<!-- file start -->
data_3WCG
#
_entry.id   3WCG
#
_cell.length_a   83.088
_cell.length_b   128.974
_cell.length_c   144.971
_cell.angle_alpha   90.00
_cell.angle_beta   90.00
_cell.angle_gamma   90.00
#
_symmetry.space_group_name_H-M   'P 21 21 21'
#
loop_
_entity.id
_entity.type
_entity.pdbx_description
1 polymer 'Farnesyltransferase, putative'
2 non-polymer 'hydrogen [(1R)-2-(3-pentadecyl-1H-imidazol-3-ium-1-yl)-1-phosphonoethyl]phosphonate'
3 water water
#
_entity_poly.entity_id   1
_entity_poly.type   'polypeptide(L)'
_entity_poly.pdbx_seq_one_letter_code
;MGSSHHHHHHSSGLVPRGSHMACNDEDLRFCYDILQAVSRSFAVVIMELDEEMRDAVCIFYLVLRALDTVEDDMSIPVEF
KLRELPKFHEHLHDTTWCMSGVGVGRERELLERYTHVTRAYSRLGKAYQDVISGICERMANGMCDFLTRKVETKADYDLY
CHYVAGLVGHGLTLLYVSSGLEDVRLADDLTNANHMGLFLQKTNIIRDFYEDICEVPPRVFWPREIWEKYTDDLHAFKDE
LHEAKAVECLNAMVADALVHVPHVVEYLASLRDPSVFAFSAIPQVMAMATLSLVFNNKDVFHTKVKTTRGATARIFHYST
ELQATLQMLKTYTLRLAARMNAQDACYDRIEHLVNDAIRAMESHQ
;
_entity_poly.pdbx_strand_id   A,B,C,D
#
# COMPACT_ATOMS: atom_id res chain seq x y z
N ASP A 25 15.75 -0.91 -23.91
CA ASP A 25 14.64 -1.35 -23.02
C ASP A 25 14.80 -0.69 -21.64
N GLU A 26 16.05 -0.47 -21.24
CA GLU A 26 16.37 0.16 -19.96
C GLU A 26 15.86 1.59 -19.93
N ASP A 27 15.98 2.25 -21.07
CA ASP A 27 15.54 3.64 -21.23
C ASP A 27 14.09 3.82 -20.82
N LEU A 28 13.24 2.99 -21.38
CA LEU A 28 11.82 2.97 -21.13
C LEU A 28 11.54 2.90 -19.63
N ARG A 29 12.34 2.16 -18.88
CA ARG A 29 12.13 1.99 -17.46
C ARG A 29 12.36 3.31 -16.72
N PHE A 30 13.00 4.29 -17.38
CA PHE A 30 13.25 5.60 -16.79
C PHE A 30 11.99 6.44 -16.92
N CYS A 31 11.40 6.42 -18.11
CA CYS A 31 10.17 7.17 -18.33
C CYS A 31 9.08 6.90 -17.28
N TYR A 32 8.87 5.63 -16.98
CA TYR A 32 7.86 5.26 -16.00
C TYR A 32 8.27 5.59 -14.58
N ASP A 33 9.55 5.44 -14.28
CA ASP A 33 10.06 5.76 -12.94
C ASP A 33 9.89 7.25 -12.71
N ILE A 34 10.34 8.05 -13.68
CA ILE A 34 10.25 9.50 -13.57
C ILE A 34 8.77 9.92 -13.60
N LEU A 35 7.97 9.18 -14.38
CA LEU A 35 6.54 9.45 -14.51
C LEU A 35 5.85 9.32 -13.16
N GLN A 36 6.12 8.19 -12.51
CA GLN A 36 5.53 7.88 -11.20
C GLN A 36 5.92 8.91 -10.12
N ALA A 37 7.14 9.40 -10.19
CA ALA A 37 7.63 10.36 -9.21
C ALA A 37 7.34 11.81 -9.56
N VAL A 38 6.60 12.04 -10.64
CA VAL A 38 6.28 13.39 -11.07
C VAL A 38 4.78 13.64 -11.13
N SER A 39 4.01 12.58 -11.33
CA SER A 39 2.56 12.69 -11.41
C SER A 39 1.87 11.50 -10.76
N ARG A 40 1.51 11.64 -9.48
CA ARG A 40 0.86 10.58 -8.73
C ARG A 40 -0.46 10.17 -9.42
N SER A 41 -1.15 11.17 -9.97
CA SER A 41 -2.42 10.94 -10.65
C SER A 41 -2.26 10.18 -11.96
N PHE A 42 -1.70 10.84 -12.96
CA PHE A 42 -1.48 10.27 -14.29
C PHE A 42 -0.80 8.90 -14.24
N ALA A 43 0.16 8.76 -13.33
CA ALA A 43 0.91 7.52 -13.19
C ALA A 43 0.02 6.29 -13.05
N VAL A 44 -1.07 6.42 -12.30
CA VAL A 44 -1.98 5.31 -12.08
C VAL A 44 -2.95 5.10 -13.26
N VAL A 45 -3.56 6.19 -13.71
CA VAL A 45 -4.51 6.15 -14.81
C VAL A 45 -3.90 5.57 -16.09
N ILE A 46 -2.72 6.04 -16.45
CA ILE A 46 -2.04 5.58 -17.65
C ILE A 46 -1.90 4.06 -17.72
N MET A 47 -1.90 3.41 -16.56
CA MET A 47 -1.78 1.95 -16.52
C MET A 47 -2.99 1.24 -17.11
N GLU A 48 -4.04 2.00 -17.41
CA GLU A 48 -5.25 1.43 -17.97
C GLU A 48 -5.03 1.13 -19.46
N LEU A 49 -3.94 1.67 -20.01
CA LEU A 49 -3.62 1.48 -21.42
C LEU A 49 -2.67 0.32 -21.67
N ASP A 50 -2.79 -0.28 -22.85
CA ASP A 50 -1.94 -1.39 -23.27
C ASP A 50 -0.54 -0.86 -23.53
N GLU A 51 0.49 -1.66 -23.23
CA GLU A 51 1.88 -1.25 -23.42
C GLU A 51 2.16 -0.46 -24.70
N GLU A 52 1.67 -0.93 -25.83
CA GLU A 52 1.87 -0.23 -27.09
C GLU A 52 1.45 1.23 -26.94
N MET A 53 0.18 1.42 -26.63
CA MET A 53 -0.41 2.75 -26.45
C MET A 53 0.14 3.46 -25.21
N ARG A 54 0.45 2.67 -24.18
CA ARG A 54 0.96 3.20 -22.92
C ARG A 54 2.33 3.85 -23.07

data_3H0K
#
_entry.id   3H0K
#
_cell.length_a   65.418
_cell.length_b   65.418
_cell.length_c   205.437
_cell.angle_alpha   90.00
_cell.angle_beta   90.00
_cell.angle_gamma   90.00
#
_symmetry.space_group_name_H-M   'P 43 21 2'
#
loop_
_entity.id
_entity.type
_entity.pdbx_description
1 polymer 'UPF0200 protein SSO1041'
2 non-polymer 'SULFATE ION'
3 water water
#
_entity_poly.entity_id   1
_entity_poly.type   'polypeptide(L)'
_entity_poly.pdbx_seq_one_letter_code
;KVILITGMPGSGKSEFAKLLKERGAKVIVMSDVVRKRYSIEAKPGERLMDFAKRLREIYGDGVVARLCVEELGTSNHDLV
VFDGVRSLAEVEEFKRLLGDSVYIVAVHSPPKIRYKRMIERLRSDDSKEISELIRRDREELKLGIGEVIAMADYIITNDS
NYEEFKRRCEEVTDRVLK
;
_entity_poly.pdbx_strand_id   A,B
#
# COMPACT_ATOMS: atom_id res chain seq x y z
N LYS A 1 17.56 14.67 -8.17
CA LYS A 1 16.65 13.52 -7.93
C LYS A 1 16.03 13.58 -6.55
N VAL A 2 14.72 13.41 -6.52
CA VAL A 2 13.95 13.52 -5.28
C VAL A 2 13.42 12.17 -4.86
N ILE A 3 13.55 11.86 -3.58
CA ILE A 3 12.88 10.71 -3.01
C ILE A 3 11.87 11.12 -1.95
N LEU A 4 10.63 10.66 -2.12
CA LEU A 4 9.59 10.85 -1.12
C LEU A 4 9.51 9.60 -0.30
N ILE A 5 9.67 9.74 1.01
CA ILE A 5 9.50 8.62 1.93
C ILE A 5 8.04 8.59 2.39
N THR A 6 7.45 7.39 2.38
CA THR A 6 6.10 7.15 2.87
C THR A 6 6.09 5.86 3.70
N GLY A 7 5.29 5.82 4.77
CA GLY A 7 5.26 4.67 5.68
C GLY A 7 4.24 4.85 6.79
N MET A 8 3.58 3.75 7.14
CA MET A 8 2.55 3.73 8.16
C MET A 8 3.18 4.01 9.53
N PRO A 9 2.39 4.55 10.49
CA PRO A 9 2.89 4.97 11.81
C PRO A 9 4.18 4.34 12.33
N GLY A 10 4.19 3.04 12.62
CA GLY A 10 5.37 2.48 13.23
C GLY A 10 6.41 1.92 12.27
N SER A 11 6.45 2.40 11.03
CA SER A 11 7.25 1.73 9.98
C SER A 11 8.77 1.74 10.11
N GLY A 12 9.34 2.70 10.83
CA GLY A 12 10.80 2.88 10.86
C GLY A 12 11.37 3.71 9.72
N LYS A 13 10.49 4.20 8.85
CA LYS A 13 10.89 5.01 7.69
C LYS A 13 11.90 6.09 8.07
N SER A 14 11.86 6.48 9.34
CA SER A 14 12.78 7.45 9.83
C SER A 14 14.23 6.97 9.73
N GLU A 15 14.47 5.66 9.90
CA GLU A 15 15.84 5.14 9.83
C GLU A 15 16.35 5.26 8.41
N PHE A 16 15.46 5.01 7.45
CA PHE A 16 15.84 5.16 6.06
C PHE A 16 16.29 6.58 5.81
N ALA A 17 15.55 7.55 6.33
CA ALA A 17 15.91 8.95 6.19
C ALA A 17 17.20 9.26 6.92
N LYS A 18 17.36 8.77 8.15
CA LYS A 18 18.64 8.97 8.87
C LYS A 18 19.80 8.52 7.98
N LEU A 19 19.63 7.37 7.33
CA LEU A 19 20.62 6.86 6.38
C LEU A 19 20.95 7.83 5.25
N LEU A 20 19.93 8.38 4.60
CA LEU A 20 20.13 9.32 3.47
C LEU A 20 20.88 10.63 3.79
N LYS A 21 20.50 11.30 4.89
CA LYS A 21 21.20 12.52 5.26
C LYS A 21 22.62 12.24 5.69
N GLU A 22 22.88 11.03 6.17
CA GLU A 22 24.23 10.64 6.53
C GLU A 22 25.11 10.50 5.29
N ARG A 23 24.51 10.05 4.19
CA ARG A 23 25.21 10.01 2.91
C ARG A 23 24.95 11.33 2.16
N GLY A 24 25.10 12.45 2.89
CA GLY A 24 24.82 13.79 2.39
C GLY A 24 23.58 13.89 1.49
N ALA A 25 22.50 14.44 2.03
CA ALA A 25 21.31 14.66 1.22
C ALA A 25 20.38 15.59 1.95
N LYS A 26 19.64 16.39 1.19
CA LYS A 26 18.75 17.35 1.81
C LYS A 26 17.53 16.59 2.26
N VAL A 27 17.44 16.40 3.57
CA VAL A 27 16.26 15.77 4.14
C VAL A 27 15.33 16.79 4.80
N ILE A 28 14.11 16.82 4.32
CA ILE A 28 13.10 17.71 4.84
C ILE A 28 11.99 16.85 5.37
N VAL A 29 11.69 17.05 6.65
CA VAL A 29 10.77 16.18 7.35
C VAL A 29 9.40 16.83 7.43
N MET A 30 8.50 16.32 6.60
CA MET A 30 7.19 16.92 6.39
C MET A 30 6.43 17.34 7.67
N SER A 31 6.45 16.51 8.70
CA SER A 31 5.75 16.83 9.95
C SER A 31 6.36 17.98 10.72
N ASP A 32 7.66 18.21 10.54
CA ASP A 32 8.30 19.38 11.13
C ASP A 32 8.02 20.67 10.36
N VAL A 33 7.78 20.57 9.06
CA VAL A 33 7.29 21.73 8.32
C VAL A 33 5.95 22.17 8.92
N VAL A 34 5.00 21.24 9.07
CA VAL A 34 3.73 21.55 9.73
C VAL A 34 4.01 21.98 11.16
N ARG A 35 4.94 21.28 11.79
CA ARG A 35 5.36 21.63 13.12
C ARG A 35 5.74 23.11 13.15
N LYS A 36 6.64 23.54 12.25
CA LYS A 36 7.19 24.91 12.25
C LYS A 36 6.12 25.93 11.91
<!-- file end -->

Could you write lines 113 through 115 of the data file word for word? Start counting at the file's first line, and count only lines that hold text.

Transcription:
CA GLU A 51 1.88 -1.25 -23.42
C GLU A 51 2.16 -0.46 -24.70
N GLU A 52 1.67 -0.93 -25.83